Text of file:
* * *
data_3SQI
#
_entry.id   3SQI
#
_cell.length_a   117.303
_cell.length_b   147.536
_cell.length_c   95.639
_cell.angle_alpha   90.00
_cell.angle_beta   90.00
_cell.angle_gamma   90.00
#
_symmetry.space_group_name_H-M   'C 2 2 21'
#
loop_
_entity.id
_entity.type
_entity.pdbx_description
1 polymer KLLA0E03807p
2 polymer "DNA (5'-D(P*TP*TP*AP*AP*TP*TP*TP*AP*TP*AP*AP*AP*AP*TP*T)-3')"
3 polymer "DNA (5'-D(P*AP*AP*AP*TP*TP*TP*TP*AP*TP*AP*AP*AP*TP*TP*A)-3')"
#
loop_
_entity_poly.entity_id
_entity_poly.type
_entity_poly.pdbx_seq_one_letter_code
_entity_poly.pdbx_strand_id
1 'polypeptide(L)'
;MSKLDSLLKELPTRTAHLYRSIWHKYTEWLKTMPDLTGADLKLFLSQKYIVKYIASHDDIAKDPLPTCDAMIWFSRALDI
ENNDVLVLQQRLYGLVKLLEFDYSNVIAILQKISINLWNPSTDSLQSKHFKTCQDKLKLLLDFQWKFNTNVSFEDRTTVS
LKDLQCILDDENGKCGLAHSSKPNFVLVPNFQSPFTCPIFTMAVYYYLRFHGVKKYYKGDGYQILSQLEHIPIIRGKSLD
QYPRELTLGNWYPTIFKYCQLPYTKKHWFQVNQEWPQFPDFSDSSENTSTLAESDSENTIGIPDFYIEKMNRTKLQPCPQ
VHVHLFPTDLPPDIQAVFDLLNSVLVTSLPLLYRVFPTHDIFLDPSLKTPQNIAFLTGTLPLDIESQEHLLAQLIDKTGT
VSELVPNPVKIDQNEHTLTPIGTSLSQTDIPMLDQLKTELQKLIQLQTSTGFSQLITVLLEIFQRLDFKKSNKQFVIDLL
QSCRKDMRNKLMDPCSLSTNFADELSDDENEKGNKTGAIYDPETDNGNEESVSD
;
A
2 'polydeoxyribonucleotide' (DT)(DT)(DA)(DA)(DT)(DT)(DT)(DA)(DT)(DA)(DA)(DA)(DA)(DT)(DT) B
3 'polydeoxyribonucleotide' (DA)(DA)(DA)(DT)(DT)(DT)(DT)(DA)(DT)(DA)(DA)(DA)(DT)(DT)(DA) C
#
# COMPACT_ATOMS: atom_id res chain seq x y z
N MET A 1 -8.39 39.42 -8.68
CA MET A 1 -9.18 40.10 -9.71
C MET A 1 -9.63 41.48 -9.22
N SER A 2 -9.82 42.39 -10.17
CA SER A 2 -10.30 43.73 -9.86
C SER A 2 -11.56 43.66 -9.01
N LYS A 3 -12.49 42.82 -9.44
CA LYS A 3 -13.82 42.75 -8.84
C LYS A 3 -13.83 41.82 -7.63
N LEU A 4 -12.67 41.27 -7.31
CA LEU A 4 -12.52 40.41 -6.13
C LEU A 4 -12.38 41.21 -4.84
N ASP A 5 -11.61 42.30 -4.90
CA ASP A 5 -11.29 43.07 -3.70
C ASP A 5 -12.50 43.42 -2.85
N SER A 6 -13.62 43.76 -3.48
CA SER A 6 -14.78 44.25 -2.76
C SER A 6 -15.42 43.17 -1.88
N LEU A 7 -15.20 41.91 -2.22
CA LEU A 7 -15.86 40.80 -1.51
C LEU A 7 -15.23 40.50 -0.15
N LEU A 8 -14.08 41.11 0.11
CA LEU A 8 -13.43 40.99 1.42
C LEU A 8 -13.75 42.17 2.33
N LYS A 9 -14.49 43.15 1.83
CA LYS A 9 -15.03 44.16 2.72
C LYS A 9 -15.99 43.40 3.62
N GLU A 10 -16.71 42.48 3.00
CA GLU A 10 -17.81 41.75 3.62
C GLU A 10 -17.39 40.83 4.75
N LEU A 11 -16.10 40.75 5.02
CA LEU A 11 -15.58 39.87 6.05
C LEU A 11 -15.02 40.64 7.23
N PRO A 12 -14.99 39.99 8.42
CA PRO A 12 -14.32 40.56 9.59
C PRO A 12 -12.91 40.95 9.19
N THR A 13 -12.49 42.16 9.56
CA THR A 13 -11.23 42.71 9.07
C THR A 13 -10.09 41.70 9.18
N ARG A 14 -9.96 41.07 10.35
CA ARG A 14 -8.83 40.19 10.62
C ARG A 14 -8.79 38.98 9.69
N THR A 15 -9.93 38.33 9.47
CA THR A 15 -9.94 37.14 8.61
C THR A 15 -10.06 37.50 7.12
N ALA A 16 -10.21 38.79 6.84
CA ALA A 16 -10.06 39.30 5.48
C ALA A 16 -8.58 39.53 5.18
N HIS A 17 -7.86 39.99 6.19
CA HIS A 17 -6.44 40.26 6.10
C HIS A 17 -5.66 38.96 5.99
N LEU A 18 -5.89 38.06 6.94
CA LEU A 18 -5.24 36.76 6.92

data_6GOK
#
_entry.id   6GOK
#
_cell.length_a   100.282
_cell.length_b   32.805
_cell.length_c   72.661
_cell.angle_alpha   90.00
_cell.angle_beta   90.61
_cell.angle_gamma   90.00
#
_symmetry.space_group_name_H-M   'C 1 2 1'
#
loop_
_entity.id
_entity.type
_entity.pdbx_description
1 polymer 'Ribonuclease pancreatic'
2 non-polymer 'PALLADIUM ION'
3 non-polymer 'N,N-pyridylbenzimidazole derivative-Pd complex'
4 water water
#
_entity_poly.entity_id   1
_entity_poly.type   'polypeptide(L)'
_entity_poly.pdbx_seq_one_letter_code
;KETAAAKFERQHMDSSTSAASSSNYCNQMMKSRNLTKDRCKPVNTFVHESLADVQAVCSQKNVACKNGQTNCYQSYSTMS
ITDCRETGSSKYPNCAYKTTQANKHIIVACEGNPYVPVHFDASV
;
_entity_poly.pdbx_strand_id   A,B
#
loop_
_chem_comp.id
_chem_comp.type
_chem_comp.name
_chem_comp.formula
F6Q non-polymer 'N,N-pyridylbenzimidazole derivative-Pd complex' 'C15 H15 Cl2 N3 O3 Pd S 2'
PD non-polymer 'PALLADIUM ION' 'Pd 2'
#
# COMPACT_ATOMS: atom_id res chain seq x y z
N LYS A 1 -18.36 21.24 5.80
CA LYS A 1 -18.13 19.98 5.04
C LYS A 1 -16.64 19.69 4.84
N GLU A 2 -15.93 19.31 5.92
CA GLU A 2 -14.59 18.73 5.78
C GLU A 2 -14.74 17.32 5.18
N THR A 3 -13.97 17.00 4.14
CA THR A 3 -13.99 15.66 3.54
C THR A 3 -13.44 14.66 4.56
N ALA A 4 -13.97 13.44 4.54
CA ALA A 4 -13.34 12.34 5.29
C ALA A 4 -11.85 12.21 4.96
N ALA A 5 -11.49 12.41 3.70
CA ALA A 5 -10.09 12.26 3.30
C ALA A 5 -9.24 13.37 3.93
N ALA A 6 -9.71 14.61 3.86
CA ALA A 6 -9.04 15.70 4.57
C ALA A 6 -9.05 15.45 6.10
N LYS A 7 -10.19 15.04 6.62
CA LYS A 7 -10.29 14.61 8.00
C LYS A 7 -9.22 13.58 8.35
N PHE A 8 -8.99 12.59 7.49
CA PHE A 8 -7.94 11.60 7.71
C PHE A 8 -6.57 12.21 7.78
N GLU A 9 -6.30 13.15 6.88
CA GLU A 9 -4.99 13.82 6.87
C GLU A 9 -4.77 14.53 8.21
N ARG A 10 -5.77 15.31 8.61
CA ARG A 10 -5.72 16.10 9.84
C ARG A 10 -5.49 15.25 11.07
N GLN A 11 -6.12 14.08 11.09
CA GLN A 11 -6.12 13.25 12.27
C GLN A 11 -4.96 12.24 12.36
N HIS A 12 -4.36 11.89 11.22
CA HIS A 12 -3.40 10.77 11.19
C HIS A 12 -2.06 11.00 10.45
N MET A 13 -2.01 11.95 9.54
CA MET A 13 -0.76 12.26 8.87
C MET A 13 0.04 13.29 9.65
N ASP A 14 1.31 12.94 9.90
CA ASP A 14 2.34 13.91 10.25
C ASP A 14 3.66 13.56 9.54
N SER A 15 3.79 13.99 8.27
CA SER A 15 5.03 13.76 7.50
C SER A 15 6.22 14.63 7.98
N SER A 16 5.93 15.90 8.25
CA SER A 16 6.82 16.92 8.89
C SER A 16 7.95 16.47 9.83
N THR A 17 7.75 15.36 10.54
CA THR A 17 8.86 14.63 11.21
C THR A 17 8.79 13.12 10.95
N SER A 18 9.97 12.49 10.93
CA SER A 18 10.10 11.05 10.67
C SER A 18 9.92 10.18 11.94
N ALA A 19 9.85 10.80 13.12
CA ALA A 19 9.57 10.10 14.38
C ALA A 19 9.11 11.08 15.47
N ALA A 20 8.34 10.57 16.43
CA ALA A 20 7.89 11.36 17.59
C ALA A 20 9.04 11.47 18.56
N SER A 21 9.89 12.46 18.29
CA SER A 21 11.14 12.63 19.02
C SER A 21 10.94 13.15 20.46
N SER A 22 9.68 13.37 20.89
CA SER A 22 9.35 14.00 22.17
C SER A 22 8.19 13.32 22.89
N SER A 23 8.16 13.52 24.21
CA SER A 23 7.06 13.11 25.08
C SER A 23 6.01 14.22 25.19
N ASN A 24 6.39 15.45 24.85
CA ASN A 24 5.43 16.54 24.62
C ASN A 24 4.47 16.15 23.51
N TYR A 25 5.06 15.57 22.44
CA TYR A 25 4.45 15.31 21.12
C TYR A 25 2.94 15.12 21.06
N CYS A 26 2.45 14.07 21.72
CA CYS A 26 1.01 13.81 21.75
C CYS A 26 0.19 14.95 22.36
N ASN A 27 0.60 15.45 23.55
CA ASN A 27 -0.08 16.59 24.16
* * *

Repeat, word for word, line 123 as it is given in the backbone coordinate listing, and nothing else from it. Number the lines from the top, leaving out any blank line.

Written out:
#